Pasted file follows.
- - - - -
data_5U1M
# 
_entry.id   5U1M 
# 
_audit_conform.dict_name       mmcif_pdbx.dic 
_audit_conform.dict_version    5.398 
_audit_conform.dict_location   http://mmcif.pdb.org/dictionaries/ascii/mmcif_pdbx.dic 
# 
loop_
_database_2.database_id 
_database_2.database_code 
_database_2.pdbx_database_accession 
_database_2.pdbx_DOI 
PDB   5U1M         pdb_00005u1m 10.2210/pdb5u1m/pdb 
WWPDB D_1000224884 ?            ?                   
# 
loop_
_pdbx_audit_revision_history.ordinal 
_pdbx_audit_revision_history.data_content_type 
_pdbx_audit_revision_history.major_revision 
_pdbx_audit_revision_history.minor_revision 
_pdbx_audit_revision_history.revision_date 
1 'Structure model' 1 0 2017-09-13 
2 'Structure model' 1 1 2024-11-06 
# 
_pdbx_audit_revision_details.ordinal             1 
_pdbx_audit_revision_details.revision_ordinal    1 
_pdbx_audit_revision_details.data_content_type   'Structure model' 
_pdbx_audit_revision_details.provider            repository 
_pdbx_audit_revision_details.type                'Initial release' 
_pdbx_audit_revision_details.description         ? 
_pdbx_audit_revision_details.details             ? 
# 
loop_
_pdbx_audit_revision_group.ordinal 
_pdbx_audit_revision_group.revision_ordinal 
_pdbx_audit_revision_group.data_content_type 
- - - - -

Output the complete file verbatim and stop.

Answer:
data_5U1M
# 
_entry.id   5U1M 
# 
_audit_conform.dict_name       mmcif_pdbx.dic 
_audit_conform.dict_version    5.398 
_audit_conform.dict_location   http://mmcif.pdb.org/dictionaries/ascii/mmcif_pdbx.dic 
# 
loop_
_database_2.database_id 
_database_2.database_code 
_database_2.pdbx_database_accession 
_database_2.pdbx_DOI 
PDB   5U1M         pdb_00005u1m 10.2210/pdb5u1m/pdb 
WWPDB D_1000224884 ?            ?                   
# 
loop_
_pdbx_audit_revision_history.ordinal 
_pdbx_audit_revision_history.data_content_type 
_pdbx_audit_revision_history.major_revision 
_pdbx_audit_revision_history.minor_revision 
_pdbx_audit_revision_history.revision_date 
1 'Structure model' 1 0 2017-09-13 
2 'Structure model' 1 1 2024-11-06 
# 
_pdbx_audit_revision_details.ordinal             1 
_pdbx_audit_revision_details.revision_ordinal    1 
_pdbx_audit_revision_details.data_content_type   'Structure model' 
_pdbx_audit_revision_details.provider            repository 
_pdbx_audit_revision_details.type                'Initial release' 
_pdbx_audit_revision_details.description         ? 
_pdbx_audit_revision_details.details             ? 
# 
loop_
_pdbx_audit_revision_group.ordinal 
_pdbx_audit_revision_group.revision_ordinal 
_pdbx_audit_revision_group.data_content_type 